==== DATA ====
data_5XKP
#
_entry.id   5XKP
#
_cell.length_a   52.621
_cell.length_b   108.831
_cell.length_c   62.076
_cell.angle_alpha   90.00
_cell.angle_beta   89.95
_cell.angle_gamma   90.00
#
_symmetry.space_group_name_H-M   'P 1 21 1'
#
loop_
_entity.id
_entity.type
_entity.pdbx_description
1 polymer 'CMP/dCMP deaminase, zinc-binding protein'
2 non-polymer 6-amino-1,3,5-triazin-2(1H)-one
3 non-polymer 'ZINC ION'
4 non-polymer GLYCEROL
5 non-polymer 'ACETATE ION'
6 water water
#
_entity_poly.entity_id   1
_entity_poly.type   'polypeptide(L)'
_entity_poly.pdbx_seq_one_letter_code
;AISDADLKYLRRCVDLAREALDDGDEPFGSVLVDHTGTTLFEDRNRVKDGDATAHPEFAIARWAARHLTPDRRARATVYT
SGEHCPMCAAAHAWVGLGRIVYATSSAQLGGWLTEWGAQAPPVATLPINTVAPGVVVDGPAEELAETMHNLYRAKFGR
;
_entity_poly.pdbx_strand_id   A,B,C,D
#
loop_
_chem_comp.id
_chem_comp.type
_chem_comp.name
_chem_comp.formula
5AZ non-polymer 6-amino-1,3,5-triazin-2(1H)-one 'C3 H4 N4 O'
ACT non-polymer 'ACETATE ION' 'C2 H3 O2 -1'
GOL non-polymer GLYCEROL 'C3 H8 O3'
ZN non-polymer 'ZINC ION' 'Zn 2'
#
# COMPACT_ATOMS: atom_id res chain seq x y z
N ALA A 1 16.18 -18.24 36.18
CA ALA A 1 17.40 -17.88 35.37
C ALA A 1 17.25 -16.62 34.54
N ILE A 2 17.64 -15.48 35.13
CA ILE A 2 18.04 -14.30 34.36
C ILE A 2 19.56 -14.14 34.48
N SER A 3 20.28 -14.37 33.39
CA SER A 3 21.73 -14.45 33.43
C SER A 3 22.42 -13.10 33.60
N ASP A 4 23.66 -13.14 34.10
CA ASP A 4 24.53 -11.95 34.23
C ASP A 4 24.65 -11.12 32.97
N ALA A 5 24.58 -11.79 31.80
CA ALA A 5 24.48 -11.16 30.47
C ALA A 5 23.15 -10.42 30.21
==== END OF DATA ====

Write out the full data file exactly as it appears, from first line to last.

data_5XKP
#
_entry.id   5XKP
#
_cell.length_a   52.621
_cell.length_b   108.831
_cell.length_c   62.076
_cell.angle_alpha   90.00
_cell.angle_beta   89.95
_cell.angle_gamma   90.00
#
_symmetry.space_group_name_H-M   'P 1 21 1'
#
loop_
_entity.id
_entity.type
_entity.pdbx_description
1 polymer 'CMP/dCMP deaminase, zinc-binding protein'
2 non-polymer 6-amino-1,3,5-triazin-2(1H)-one
3 non-polymer 'ZINC ION'
4 non-polymer GLYCEROL
5 non-polymer 'ACETATE ION'
6 water water
#
_entity_poly.entity_id   1
_entity_poly.type   'polypeptide(L)'
_entity_poly.pdbx_seq_one_letter_code
;AISDADLKYLRRCVDLAREALDDGDEPFGSVLVDHTGTTLFEDRNRVKDGDATAHPEFAIARWAARHLTPDRRARATVYT
SGEHCPMCAAAHAWVGLGRIVYATSSAQLGGWLTEWGAQAPPVATLPINTVAPGVVVDGPAEELAETMHNLYRAKFGR
;
_entity_poly.pdbx_strand_id   A,B,C,D
#
loop_
_chem_comp.id
_chem_comp.type
_chem_comp.name
_chem_comp.formula
5AZ non-polymer 6-amino-1,3,5-triazin-2(1H)-one 'C3 H4 N4 O'
ACT non-polymer 'ACETATE ION' 'C2 H3 O2 -1'
GOL non-polymer GLYCEROL 'C3 H8 O3'
ZN non-polymer 'ZINC ION' 'Zn 2'
#
# COMPACT_ATOMS: atom_id res chain seq x y z
N ALA A 1 16.18 -18.24 36.18
CA ALA A 1 17.40 -17.88 35.37
C ALA A 1 17.25 -16.62 34.54
N ILE A 2 17.64 -15.48 35.13
CA ILE A 2 18.04 -14.30 34.36
C ILE A 2 19.56 -14.14 34.48
N SER A 3 20.28 -14.37 33.39
CA SER A 3 21.73 -14.45 33.43
C SER A 3 22.42 -13.10 33.60
N ASP A 4 23.66 -13.14 34.10
CA ASP A 4 24.53 -11.95 34.23
C ASP A 4 24.65 -11.12 32.97
N ALA A 5 24.58 -11.79 31.80
CA ALA A 5 24.48 -11.16 30.47
C ALA A 5 23.15 -10.42 30.21